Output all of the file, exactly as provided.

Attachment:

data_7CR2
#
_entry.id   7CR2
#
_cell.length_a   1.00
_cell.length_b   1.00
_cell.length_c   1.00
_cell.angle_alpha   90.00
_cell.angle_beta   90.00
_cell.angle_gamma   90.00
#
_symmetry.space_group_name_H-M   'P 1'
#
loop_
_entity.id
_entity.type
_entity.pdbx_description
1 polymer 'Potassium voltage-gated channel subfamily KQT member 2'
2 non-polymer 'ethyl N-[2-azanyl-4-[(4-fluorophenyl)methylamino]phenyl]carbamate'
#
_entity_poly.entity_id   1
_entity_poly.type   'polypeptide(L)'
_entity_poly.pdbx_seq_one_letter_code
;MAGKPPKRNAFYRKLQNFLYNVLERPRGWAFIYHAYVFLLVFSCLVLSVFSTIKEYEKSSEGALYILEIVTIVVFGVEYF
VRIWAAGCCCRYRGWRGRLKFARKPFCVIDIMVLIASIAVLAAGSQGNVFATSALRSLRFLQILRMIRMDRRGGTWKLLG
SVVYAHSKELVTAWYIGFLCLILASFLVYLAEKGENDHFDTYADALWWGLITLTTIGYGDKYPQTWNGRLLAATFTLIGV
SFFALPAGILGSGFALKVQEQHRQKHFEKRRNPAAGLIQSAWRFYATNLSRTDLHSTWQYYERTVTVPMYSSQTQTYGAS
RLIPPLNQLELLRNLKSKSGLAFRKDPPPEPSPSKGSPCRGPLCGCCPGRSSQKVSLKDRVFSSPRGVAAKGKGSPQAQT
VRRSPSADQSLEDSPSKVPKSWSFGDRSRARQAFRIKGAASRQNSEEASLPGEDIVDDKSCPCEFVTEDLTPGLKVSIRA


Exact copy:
data_7CR2
#
_entry.id   7CR2
#
_cell.length_a   1.00
_cell.length_b   1.00
_cell.length_c   1.00
_cell.angle_alpha   90.00
_cell.angle_beta   90.00
_cell.angle_gamma   90.00
#
_symmetry.space_group_name_H-M   'P 1'
#
loop_
_entity.id
_entity.type
_entity.pdbx_description
1 polymer 'Potassium voltage-gated channel subfamily KQT member 2'
2 non-polymer 'ethyl N-[2-azanyl-4-[(4-fluorophenyl)methylamino]phenyl]carbamate'
#
_entity_poly.entity_id   1
_entity_poly.type   'polypeptide(L)'
_entity_poly.pdbx_seq_one_letter_code
;MAGKPPKRNAFYRKLQNFLYNVLERPRGWAFIYHAYVFLLVFSCLVLSVFSTIKEYEKSSEGALYILEIVTIVVFGVEYF
VRIWAAGCCCRYRGWRGRLKFARKPFCVIDIMVLIASIAVLAAGSQGNVFATSALRSLRFLQILRMIRMDRRGGTWKLLG
SVVYAHSKELVTAWYIGFLCLILASFLVYLAEKGENDHFDTYADALWWGLITLTTIGYGDKYPQTWNGRLLAATFTLIGV
SFFALPAGILGSGFALKVQEQHRQKHFEKRRNPAAGLIQSAWRFYATNLSRTDLHSTWQYYERTVTVPMYSSQTQTYGAS
RLIPPLNQLELLRNLKSKSGLAFRKDPPPEPSPSKGSPCRGPLCGCCPGRSSQKVSLKDRVFSSPRGVAAKGKGSPQAQT
VRRSPSADQSLEDSPSKVPKSWSFGDRSRARQAFRIKGAASRQNSEEASLPGEDIVDDKSCPCEFVTEDLTPGLKVSIRA